ASIS&T 2010 Annual Meeting
 Pittsburgh, PA, Oct. 22-27

Types of Submissions

Panels (for 6 Themed Tracks)

Panels are invited on topics that include emerging cutting-edge research and design, analyses of hot or emerging trends, opinions on controversial issues, analyses of tools and techniques, and contrasting viewpoints or debates from experts in complementary professional areas. 

Panels usually occupy 90 minutes; 4 to 6 participants (including the moderator) are ideal. Proposals should describe each participantís role in the panel; the panelís moderator should be a good communicator and must have a demonstrated capability in handling this type of activity. Panelists should present differing but interesting or novel viewpoints on the same topic. They should come from a variety of background and affiliations. 

Panels are not a substitute for a set of contributed papers, but must have a cohesive theme and promote lively interaction among panelists and audience members. Creative implementations and interpretations of a panel are especially welcome. Panels may take many forms; here are some suggestions:

Classic Panel: panelists present controversial positions. The final outcome should not be predictable from the outset. A classic panel has a moderator and panelists, who present their positions. The moderator facilitates the discussion and the interchange with the audience.

Technical Panel: one speaker makes a presentation on a specific topic identifying and clarifying the core issues. This is followed by briefer position statements made by panelists who substantiate or address different aspects of the topic. The moderator facilitates the discussion and the interchange with the audience.

Debate: two clear positions are presented and defended by individual debaters. The debate may go two to three rounds before the audience declares a winner and the discussion is opened up to the floor.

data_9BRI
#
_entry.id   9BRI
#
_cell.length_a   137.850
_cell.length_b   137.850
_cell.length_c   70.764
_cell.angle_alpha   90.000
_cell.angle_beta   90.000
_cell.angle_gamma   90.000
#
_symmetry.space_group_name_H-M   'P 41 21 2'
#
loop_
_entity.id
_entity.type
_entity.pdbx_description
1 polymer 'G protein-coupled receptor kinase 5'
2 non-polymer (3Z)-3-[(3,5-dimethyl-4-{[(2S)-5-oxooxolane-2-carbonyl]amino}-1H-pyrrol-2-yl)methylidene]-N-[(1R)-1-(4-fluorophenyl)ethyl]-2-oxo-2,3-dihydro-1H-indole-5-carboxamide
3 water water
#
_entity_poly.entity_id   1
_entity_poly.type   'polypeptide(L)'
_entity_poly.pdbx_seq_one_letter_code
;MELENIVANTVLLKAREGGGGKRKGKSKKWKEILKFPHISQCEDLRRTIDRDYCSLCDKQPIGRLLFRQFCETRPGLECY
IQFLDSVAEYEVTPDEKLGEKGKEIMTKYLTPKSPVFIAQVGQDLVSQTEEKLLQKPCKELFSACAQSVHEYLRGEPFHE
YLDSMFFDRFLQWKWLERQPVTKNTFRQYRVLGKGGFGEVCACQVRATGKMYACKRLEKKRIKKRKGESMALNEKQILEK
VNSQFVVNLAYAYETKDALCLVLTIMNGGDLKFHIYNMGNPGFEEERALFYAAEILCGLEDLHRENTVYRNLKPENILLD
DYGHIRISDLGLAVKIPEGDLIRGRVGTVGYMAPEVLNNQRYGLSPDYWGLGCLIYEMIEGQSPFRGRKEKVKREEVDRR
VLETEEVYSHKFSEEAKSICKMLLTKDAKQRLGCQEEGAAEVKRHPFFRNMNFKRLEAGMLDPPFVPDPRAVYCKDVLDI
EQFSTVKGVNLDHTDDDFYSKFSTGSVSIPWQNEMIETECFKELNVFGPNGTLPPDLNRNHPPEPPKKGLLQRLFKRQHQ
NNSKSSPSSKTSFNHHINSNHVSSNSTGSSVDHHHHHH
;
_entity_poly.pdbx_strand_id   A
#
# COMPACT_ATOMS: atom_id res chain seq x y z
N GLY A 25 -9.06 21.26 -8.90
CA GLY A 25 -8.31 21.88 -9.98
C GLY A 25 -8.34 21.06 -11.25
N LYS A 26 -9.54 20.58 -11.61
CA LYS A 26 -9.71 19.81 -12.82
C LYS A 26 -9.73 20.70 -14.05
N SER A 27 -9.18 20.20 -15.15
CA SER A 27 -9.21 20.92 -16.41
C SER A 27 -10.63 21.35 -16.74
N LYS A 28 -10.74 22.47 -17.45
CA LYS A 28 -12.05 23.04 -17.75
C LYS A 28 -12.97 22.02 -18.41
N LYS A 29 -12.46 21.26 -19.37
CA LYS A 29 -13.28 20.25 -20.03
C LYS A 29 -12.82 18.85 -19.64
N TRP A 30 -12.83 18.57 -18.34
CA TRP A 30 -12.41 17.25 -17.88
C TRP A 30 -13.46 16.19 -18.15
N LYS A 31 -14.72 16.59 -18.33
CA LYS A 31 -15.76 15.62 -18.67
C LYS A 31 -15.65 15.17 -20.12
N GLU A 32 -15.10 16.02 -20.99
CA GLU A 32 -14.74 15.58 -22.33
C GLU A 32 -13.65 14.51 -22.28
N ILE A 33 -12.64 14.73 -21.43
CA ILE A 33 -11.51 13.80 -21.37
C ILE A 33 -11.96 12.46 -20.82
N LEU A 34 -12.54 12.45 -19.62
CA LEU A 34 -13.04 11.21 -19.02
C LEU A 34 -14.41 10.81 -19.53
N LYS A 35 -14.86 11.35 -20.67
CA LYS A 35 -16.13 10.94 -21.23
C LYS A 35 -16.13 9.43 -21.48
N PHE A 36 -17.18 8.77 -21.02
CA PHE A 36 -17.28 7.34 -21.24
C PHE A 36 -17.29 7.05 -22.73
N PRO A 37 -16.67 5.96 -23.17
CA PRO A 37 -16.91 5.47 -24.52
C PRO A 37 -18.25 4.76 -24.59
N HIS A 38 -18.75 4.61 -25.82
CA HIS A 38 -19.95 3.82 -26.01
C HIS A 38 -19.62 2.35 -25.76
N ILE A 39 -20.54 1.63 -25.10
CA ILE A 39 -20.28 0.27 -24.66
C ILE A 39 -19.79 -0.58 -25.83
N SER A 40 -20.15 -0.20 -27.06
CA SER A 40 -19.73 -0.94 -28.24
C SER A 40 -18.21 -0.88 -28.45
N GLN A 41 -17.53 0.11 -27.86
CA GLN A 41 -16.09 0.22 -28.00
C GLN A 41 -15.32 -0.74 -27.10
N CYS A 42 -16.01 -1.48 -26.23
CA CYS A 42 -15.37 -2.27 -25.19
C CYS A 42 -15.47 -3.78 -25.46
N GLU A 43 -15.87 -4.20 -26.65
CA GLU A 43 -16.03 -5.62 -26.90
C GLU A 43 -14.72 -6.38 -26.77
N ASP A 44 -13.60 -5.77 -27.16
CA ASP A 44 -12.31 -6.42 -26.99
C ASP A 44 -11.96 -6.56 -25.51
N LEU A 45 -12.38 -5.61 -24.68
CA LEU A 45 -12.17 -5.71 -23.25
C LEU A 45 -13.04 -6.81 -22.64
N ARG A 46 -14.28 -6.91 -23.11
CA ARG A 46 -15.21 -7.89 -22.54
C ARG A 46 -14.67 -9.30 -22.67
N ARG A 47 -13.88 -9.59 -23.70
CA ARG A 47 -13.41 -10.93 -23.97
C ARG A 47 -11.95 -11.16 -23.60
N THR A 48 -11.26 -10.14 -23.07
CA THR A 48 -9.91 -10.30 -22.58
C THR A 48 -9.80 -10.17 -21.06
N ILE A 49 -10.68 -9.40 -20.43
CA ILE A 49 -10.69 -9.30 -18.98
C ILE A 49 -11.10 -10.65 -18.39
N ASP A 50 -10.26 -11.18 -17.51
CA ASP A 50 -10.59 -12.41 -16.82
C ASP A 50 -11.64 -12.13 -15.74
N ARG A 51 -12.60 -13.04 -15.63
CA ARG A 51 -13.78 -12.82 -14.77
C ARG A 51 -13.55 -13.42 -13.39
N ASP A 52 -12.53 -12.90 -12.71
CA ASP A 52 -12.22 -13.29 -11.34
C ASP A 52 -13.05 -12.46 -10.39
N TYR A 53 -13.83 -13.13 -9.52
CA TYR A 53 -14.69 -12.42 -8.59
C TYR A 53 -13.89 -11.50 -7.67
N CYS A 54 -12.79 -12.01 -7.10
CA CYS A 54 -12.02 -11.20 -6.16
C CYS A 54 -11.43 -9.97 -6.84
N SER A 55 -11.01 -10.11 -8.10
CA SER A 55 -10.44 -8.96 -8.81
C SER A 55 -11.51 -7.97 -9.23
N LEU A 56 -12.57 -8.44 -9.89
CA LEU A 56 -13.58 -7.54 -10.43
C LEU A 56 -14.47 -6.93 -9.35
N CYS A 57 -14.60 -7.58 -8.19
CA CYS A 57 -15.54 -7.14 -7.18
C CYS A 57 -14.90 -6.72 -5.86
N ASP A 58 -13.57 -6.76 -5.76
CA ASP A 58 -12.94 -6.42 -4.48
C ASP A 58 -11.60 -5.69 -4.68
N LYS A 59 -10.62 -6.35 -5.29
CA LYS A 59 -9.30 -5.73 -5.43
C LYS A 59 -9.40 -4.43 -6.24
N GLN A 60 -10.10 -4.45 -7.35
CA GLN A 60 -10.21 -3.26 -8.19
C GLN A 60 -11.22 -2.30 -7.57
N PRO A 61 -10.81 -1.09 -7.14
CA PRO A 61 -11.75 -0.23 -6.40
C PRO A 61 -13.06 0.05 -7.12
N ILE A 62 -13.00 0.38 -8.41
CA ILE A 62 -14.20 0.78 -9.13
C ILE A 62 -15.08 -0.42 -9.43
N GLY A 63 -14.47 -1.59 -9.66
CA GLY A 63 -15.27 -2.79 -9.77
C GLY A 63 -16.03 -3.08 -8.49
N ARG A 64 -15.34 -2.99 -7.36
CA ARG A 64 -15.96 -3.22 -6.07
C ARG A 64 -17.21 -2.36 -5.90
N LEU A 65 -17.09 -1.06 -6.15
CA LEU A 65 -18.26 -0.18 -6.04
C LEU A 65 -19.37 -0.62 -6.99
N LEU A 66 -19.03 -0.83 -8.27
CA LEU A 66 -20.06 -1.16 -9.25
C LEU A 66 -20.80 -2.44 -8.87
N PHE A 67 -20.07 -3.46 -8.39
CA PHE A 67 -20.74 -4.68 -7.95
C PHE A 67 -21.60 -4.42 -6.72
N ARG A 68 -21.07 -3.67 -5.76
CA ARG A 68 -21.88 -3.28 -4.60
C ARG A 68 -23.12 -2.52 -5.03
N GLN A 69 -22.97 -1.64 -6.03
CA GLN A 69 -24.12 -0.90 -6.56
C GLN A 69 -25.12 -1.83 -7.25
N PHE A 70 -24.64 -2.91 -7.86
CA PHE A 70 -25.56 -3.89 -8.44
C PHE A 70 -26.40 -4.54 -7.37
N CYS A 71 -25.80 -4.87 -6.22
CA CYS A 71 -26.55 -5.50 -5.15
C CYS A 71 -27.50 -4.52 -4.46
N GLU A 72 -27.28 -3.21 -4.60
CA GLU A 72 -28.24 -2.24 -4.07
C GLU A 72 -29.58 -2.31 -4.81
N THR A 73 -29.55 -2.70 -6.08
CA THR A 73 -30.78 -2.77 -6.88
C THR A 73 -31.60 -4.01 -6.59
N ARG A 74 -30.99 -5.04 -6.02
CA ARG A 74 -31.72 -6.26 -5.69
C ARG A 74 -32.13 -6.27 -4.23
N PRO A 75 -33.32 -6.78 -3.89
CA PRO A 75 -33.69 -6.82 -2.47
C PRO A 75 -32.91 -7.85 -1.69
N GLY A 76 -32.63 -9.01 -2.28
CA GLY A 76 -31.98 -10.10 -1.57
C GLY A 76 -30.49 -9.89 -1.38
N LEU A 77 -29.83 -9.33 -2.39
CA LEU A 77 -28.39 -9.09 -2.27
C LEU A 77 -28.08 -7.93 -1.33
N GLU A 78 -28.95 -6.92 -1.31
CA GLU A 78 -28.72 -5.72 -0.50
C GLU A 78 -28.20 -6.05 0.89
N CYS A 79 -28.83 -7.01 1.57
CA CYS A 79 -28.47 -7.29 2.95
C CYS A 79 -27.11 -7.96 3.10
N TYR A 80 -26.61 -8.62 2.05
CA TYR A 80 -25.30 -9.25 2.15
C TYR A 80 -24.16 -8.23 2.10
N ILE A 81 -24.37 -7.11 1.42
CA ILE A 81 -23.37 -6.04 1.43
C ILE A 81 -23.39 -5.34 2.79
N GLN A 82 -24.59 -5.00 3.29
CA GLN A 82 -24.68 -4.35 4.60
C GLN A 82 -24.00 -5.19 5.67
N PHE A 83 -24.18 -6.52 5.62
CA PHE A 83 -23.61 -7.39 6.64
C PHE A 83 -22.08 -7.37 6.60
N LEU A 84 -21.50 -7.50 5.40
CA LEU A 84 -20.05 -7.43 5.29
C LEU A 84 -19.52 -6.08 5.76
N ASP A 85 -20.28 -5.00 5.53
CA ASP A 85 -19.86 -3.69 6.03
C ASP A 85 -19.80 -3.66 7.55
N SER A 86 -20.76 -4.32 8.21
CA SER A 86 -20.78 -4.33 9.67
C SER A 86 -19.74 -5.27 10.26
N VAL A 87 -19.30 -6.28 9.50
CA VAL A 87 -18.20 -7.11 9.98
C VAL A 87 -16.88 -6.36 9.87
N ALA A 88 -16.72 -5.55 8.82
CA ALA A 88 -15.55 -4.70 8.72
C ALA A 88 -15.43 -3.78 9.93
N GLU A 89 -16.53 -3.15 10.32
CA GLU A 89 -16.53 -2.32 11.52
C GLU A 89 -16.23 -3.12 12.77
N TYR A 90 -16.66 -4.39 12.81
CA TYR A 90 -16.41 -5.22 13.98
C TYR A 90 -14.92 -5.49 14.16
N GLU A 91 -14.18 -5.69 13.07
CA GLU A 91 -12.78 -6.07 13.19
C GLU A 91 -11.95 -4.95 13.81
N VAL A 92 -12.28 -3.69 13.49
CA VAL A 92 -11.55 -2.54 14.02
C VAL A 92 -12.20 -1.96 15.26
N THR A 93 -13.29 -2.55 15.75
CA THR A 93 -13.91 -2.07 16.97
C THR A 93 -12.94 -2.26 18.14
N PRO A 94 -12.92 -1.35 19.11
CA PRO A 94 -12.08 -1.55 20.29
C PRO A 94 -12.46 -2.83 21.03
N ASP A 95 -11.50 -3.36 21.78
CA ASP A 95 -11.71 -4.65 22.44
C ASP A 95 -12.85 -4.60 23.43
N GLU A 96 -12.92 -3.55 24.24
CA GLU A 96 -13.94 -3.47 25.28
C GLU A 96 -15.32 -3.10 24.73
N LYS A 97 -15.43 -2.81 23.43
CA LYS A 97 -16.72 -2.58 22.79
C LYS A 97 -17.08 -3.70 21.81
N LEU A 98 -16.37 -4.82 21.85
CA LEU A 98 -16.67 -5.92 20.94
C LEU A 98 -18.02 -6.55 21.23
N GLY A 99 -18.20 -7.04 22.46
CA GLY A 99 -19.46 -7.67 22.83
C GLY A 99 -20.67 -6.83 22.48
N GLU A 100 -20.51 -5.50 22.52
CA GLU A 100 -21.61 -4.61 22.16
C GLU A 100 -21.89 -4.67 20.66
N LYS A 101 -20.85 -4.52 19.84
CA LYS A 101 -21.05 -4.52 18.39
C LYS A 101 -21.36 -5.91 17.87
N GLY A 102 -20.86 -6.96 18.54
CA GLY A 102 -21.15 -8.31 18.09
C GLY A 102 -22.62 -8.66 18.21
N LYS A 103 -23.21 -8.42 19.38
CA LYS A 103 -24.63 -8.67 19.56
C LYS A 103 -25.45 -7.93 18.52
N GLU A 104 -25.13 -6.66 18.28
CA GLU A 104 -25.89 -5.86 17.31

Do you have another idea? Please contact the appropriate Track Co-Chairs.

Proposals for panels must include:
a) panel title 

b) organizers (if different from the moderator and presenters)

c) moderator; a short bio should accompany the moderatorís name and affiliation.

d) presenters who have formally agreed to participate; a short bio and one paragraph position statement should accompany each presenterís name and affiliation.

e) topic to be discussed

f) a description of how you plan to use the allotted timeói.e., the panelís format, and your strategy for ensuring discussion among the panelists and with the audience.

g) list of all SIGs who might find this panel of interest; note this is a suggested list; permission is not sought in advance. If the panel is accepted, the Program Committee will consult with the SIGs.

Submit your PDF version to the conference submission site ( by midnight, May 31, 2010 (Hawaii Standard Time). Submit a two to four page proposal that covers each of the areas identified above. 

Panels will be initially reviewed by the Tracks, and a recommendation will be submitted to the Panel Review Committee. 

Panels will be assessed for relevance to ASIST, the anticipated interest in the topic and its timeliness, the degree of controversy and variance in viewpoints represented among the presenters, the quality of the submission, and the fit of the topic with the overall content of the conference (panels may be used to balance the program).

Accepted Panels
Accepted panels will be notified by June 28, 2010. Moderators will have an opportunity to modify and update the description and resubmit by August 2, 2010

Note: The moderator and panelists for each panel should register for the conference by the early registration date. We understand that life is never fully predictable, and substitutions may need to be made. However, the Conference Chairs reserve the right to cancel a panel if it has deviated substantially from the submitted proposal.